Larry Summers Questions Fed's Eagerness To Cut Rates As Easy Money Policies Clash With High Inflation: 'I Don't Fully Get It'

Zinger Key Points
  • Lawrence Summers criticizes the Federal Reserve's readiness to cut interest rates amidst a strong economy and above-target inflation.
  • Amid looser financial conditions and elevated inflation expectations, Summers critiques the Fed's approach.

Former U.S. Treasury Secretary Lawrence Summers has openly criticized the Federal Reserve’s indications of potential interest rate cuts in the near future, questioning the urgency of such decisions in light of a robust economy and persistent inflation concerns.

During an appearance on Bloomberg Television’s Wall Street Week, Summers expressed perplexity over the Fed’s current stance, especially considering the healthy state of the economy and financial markets.

“My sense is still that the Fed has itchy fingers to start cutting rates, and I don't fully get it,” Summers said.

Fed Flags Rate Cuts, Summers See Higher Neutral Rates

This critique comes in the wake of the Federal Reserve updating its interest rate forecasts, showing an anticipated three rate reductions this year.

Fed Chair Jerome Powell emphasized the importance of not dismissing recent inflation readings, though he suggested that these do not alter the broader expectation of diminishing price pressures.

Nonetheless, Summers argues that the Fed’s understanding of the neutral policy rate—considered neither stimulative nor restrictive—is flawed, potentially leading to misjudgments about the actual restrictiveness of its monetary policy.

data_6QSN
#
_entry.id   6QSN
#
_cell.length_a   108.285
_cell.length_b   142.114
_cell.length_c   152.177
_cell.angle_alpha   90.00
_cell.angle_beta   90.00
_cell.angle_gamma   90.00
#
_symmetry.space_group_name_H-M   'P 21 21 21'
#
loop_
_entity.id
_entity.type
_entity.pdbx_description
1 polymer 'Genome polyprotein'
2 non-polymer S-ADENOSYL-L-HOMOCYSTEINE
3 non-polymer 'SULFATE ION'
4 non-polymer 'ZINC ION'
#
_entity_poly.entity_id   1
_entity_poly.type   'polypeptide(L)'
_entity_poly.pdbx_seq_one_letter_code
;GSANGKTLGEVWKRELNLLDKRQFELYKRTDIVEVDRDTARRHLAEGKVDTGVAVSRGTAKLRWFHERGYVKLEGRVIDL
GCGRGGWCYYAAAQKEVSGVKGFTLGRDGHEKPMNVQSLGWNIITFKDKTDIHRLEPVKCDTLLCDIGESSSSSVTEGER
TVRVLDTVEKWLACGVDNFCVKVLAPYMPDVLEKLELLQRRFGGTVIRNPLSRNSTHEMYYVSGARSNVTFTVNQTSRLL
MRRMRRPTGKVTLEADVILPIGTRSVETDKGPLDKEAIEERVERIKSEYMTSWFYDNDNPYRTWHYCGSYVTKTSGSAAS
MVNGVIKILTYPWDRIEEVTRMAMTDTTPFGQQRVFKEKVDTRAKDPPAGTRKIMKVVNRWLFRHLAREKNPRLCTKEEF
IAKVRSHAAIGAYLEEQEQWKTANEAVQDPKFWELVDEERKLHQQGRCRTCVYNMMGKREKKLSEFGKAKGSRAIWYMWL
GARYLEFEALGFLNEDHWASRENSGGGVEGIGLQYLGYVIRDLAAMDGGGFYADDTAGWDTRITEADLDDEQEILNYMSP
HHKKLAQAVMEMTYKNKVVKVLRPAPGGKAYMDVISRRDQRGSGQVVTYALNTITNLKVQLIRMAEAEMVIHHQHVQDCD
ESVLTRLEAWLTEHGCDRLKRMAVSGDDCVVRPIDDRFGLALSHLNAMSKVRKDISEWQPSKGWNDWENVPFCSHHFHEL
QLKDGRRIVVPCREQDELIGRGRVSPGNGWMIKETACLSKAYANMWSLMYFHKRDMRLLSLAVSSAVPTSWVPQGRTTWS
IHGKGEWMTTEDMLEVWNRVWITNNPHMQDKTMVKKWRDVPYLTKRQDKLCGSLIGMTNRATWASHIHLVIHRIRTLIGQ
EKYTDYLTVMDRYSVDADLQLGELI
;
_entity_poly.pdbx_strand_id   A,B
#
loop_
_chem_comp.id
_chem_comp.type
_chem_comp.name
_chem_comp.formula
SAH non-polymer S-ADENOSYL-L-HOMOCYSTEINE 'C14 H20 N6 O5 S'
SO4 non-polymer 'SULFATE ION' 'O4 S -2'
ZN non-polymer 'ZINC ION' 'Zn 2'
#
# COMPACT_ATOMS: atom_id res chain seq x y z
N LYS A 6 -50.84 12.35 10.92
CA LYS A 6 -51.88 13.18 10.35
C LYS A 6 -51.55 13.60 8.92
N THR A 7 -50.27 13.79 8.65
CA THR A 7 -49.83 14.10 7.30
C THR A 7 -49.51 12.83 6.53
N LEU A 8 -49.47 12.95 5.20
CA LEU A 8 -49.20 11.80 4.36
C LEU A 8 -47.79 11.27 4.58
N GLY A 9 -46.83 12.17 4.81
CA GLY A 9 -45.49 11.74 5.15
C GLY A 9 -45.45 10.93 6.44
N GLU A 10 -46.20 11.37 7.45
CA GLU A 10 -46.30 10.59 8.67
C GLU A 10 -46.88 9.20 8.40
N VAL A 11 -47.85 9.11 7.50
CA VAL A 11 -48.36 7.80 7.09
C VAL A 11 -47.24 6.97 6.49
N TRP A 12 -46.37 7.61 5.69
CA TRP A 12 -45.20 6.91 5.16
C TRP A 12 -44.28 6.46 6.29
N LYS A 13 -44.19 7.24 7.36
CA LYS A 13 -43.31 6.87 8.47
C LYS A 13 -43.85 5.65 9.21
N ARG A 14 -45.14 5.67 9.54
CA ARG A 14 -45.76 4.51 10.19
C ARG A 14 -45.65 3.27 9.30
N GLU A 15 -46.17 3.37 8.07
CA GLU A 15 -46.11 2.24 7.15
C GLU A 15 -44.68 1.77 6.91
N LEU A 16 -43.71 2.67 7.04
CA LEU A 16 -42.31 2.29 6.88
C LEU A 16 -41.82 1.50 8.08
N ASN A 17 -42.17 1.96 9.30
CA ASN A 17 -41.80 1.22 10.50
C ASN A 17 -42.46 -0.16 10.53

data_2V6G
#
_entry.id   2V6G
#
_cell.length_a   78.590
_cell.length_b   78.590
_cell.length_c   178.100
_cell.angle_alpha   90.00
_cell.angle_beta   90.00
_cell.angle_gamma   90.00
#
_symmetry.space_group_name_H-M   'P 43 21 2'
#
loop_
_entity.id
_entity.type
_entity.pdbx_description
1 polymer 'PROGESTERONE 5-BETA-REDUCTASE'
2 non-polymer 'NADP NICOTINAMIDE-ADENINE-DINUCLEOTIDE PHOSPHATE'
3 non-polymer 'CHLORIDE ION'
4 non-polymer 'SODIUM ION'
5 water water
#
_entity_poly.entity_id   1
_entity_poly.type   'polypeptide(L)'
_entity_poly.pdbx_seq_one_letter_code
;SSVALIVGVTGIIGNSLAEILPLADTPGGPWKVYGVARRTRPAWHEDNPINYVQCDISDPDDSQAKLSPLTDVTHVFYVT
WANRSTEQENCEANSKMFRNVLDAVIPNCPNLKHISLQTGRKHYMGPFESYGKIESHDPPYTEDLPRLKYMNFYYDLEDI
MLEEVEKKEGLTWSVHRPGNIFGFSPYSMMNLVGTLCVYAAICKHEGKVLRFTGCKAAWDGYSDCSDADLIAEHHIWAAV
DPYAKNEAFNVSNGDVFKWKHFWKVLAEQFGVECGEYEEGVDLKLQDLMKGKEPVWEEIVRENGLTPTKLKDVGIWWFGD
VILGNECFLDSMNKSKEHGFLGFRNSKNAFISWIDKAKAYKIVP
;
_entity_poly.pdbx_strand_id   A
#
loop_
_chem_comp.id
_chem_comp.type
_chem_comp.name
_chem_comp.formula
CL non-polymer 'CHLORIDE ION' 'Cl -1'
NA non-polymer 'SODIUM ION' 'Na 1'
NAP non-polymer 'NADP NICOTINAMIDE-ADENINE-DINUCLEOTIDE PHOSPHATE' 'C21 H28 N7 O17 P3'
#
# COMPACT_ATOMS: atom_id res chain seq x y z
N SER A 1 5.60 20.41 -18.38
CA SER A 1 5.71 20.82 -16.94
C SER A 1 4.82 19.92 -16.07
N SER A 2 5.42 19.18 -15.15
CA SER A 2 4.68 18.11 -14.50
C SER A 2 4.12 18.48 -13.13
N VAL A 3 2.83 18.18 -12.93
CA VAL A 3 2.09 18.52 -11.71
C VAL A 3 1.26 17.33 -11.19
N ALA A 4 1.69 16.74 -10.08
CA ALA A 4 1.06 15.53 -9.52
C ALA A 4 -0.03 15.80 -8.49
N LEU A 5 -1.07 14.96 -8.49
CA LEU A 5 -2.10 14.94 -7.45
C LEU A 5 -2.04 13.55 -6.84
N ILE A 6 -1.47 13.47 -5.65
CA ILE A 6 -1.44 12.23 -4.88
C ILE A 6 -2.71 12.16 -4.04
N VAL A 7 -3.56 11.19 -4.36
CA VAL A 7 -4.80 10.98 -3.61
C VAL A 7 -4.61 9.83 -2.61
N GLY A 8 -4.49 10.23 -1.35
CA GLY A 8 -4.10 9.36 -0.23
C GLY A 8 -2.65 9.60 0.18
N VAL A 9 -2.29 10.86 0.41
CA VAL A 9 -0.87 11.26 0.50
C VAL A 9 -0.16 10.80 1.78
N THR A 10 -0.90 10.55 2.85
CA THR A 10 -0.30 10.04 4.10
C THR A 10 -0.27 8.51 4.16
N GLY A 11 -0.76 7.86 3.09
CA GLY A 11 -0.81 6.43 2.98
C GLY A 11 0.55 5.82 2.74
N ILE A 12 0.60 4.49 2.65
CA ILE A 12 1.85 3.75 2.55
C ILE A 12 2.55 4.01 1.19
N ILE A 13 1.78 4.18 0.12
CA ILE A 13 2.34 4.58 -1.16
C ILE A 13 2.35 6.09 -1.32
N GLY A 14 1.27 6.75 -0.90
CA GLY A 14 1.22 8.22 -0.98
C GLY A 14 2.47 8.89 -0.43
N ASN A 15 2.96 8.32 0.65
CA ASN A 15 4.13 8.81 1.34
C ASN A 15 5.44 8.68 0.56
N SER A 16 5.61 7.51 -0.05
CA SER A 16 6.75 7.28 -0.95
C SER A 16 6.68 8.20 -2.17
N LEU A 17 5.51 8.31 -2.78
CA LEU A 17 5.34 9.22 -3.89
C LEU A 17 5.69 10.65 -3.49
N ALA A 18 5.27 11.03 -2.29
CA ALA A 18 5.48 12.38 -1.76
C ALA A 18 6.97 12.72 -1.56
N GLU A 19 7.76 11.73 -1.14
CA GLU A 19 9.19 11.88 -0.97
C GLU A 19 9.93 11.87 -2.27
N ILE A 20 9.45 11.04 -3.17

Summers has previously highlighted the possibility of rate increases, pointing out the necessity for the Fed to navigate cautiously. He stresses a fundamental oversight by the Fed in recognizing that the actual neutral interest rate far exceeds the preferred 2.5%. Despite a slight adjustment in the Fed’s long-term rate forecast from 2.5% to 2.6%, Summers insists on a longer-run neutral rate closer to 4%.


The former Treasury Secretary underscores the economy’s consistent performance above expectations, despite the long period since the Fed initiated rate hikes.

Loose Financial Conditions Contrast With Above 2% Inflation Expectations

Recent data reveals a telling dichotomy in the U.S. financial landscape: while financial conditions have notably loosened, inflation expectations remain persistently above the Federal Reserve’s target, painting a complex picture of the economic environment the Fed is navigating.

The Chicago Fed National Financial Conditions Index, which offers a comprehensive weekly glimpse into U.S. financial conditions across money markets, debt, and equity markets, fell to –0.53 in the week ending March 15.

This descent into negative territory, marking the lowest level since January 2022, historically signifies looser-than-average financial conditions. Such easing financial conditions, characterized by more accessible credit and increased liquidity, typically aim to stimulate economic activity.

Concurrently, the 5-year breakeven rate, a gauge of market-based expectations for inflation over the next five years, remains at 2.4%.

This figure has consistently stayed above the Federal Reserve’s 2% inflation target for the past three years, signaling enduring market sentiments of higher inflation. This sustained expectation of inflation, despite the Fed’s efforts to anchor it at a lower level, reflects the challenges facing monetary policymakers as they strive to balance growth with price stability.

Treasury-inflation protected bonds are tracked by the iShares TIPS Bond ETF TIP.

This backdrop of loosening financial conditions alongside stubbornly high inflation expectations may explain Summers’s critique of the Federal Reserve’s direction.

Read now: Fed’s Dovish Stance Ignites Market Rally: ‘Everybody Is Bullish,’ Veteran Wall Street Investor Says

Photo by Brookings Institution on Flickr

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